Commission proposals on energy and climate are the road to de-industrialisation

EU Commission adopts package on energy and climate framework up to 2030 and on an industrial renaissance

“The Commission proposals on energy and climate up to 2030 will do nothing to promote an industrial renaissance, rather they will accelerate the deindustrialization which is already underway” says Gordon Moffat, Director General of EUROFER.

  • there is a recognition of a widening gap in energy prices and costs between the EU industry and its competitors but no real measure to reduce it.
  • no account has been taken of the situation of individual industries as regards availability of technologies to allow them to reduce emissions further. In the case of steel there are no technologies which can be economically applied. The post-2020 targets are simply impossible for the steel industry to achieve. There should be no targets without technologies.

An EU ETS target of 43% CO2 emission reduction by 2030 compared to 2005 means a 60% reduction for the EU steel industry compared to 1990, which is technically and economically impossible to achieve with current technologies as the Commission services admitted in a study published in 2012 and 2013. “With these proposals even the most efficient steelmaker in Europe will have a cost disadvantage vis-à-vis its non-European competitors. Our most efficient plants will have to buy up to 30% of their need in emission permits already by 2020. There are no proposals made to safeguard sectors exposed to global competition in the mid-term and long-term, which is crucial for investment decisions. For post-2020 the current system even foresees phasing out of any free allocation to these sectors. Moffat: “We appeal urgently to the EU member states and the European Parliament to adopt some principles which would make the EU energy and climate policy workable for energy intensive industry and sustainable for the EU’s economy.” We are no longer in 2007, when this policy was devised, we need a climate policy which, in the absence of a global level playing field, will continue to safeguard Europe’s industry – we need 100% free allowances up to and beyond 2020 and real measures to tackle energy prices.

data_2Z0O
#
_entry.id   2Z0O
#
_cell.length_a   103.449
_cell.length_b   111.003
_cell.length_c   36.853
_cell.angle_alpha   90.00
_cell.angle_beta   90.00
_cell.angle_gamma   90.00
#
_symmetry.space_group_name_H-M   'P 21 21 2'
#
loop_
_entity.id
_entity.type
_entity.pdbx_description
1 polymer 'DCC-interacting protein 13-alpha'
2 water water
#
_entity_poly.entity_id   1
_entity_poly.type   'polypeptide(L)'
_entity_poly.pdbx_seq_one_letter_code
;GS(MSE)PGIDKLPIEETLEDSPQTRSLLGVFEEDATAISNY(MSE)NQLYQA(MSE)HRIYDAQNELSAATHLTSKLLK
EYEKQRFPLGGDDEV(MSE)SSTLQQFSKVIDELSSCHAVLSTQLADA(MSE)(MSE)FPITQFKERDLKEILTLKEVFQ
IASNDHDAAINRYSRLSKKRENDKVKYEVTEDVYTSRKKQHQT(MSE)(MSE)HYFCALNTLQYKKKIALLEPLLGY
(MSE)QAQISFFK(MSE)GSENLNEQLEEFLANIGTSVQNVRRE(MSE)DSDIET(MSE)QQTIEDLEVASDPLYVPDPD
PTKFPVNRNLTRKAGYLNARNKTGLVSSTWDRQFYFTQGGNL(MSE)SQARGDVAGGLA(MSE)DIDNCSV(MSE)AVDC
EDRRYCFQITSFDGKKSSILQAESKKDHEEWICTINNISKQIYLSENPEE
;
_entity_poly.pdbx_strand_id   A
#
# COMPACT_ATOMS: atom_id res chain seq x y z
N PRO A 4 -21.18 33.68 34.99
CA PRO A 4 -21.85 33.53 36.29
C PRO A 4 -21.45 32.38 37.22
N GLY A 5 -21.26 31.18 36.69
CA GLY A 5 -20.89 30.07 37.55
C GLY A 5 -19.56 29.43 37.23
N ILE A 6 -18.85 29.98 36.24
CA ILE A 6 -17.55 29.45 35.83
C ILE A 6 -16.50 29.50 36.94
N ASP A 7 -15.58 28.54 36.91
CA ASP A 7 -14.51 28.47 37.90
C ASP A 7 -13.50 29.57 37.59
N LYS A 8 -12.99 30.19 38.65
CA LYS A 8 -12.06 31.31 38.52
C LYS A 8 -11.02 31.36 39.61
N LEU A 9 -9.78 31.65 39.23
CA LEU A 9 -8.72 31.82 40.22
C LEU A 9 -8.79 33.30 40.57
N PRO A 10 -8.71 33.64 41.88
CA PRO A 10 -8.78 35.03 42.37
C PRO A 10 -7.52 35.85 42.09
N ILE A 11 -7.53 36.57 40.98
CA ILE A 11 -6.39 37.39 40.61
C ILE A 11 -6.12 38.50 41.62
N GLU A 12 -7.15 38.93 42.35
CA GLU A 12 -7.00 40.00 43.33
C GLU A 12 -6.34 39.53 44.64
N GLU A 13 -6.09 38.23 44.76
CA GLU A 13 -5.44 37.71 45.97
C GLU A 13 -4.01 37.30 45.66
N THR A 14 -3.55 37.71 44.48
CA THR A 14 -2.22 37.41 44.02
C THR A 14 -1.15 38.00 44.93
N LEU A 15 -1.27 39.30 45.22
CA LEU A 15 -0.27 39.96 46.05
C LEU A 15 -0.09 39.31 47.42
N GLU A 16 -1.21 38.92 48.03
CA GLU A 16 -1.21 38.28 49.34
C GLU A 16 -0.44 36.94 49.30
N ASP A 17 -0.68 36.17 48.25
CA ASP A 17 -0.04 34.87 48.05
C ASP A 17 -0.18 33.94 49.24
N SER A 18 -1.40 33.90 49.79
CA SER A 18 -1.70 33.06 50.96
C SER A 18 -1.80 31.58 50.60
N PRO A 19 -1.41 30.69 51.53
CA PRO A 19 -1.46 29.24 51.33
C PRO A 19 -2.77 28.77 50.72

EUROFER reiterates that there are just three measures needed, which have however been disregarded in the proposals put on the table today:

  1. The package must not result in direct or indirect costs for at least the most efficient industrial installations (best performers) in sectors exposed to global competition, as long as there is no international agreement on climate change which provides for similar constraints for our competitors. Until that time, steel needs 100% free emission permits for at least its best performers with no reduction and with full compensation (with free permits) of the CO2 costs passed through in electricity prices by the power sector.
  2. There must be a clear commitment and objective by the Commission to reduce the gap in industrial energy prices and costs between the EU and its main competitors, such as the US.
  3. The Commission must allow Member States to fully exempt energy intensive industries which are exposed to global competition, such as steel, from decarbonisation surcharges - such as taxes, levies, including grid levies, and other costs relating to the support and development of low carbon generation - as long as competitors do not have to bear such surcharges.

Represented by EUROFER, the European steel industry represents the world leader in its sector, producing on average 170 million tonnes of steel per year with direct employment of 350 thousand highly skilled people. More than 500 steel production and processing sites in 24 EU member states provide direct and indirect employment for millions of European citizens.


Gordon Moffat, Director General, +32 2 738 79 26 (g.moffat@eurofer.be)

Axel Eggert, Director Public Affairs & Communication, +32 2 738 79 34 (a.eggert@eurofer.be)

The European Steel Association (EUROFER AISBL)

Avenue de Cortenbergh, 172
B-1000 Brussels

Tel.: +32 2 738 79 20
Fax.: +32 2 738 79 55